Corrosion protection of aluminum alloys using a chromate conversion coating
Corrosion protection of light metal alloys, including aluminum and its alloys, often involves the application of a chemical coating, such as a chromate. Chromates appear to be active coatings, which can repair themselves at defect sites. However, concerns over the environmental hazards that chromates present demand replacement by more environmentally friendly materials. Currently there are no entirely suitable replacements for the chromate coatings. More importantly, it is difficult to design such a replacement, as the mechanism by which chromates reduce corrosion is unclear. The research conducted provides information regarding the role chromates have in reducing corrosion of some aluminum alloys. ^ It was found that the controlling reaction for corrosion is the oxygen cathodic reaction. This reaction is oxygen in water being reduced to form hydroxyl ions. If the rate of the oxygen reaction can be reduced, then aluminum corrosion will decrease. This appears to be one of the roles chromate has, in that it reduces the reaction rate of the cathodic reaction on the surface. It is therefore suggested that chromate conversion coatings are successful on many different surfaces because they decrease the cathodic reaction rate. It is apparent then that the cathodic current density is a good measure of the corrosion resistance of these alloys and can be used to quantify the effectiveness of coatings designed to replace chromates. ^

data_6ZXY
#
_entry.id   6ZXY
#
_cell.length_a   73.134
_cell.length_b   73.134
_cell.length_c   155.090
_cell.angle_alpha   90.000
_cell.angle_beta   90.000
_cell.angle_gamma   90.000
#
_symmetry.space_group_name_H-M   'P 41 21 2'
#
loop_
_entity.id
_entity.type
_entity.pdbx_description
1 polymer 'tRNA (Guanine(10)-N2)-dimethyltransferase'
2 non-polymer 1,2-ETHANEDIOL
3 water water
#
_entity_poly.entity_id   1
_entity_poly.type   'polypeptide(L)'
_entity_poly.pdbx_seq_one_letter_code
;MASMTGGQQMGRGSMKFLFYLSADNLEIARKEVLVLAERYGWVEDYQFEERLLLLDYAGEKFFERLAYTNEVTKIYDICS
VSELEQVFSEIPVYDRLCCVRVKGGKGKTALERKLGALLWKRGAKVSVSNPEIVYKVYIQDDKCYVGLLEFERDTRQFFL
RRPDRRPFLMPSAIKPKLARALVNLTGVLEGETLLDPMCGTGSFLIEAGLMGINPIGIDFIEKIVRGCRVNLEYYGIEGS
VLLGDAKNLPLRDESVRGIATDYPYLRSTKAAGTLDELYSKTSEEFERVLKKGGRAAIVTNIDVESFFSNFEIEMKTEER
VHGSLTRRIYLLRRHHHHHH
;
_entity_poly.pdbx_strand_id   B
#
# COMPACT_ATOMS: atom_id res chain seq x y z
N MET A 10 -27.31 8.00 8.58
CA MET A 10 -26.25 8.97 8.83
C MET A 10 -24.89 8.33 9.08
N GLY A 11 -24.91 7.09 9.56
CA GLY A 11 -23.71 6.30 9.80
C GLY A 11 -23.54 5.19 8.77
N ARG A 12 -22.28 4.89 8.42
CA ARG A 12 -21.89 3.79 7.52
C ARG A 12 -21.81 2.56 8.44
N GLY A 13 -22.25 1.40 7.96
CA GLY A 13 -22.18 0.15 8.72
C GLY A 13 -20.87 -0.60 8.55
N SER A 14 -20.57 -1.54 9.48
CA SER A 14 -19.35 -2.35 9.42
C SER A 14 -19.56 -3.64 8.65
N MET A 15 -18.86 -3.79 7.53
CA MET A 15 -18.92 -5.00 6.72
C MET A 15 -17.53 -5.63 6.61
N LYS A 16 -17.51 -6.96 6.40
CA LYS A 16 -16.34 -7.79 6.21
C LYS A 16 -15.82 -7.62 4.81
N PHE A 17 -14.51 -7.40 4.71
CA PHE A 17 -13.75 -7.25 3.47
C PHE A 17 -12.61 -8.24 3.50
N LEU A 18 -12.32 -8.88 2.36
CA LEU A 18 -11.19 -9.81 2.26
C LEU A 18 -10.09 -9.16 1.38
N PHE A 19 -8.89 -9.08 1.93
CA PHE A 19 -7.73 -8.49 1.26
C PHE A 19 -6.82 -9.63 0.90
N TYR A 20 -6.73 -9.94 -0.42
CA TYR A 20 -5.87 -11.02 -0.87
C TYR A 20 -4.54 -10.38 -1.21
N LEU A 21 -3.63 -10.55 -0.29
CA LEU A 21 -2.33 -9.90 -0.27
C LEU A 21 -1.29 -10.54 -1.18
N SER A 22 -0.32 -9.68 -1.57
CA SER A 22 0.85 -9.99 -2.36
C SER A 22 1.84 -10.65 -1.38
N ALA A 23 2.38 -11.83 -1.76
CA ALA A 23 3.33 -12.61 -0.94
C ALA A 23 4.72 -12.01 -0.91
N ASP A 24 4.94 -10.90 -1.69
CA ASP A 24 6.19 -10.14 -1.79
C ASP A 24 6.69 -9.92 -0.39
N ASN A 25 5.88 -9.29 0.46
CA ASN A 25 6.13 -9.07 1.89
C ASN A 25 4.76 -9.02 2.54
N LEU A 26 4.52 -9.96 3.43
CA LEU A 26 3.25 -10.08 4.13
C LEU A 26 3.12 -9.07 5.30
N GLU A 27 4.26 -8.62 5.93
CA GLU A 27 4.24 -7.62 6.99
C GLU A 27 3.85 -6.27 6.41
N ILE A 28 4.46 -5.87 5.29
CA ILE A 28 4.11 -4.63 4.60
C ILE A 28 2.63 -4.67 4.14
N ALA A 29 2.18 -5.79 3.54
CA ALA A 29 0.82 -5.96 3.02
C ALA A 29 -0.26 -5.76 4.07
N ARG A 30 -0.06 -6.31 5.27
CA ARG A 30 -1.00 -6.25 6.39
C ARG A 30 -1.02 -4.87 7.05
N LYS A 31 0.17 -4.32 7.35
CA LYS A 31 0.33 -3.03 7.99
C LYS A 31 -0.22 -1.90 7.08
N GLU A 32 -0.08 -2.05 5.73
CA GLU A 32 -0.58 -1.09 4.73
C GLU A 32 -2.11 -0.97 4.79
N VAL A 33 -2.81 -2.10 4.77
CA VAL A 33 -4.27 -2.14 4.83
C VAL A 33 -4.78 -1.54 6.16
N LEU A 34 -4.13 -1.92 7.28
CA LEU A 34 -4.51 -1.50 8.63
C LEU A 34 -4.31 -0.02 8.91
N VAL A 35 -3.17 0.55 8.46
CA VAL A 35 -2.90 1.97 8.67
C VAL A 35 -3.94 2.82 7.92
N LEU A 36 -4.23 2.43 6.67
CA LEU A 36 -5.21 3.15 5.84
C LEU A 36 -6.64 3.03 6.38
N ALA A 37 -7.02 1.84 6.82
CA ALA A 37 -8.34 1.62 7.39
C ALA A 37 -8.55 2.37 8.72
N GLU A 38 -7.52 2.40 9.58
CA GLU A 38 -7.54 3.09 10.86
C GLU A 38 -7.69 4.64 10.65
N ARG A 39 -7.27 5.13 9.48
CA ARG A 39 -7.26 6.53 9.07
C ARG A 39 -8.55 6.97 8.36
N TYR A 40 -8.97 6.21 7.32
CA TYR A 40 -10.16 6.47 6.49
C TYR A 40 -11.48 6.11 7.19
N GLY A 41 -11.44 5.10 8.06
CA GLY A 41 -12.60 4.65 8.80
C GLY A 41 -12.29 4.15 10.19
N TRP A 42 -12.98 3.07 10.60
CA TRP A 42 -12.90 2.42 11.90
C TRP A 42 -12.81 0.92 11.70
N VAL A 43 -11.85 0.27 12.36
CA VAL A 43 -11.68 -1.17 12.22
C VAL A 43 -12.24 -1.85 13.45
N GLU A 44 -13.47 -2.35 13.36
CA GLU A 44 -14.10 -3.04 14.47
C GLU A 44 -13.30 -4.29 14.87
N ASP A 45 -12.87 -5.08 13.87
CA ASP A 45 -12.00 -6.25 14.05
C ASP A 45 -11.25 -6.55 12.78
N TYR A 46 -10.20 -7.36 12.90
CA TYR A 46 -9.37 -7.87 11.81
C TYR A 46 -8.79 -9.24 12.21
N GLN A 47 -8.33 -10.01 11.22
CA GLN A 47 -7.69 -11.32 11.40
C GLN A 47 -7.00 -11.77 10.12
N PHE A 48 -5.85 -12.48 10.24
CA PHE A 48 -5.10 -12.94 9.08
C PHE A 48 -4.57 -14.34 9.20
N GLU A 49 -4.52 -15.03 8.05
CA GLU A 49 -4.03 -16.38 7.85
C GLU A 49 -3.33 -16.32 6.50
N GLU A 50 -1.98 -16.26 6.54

Hanan S Mogawer,
"Corrosion protection of aluminum alloys using a chromate conversion coating"
Dissertations and Master's Theses (Campus Access).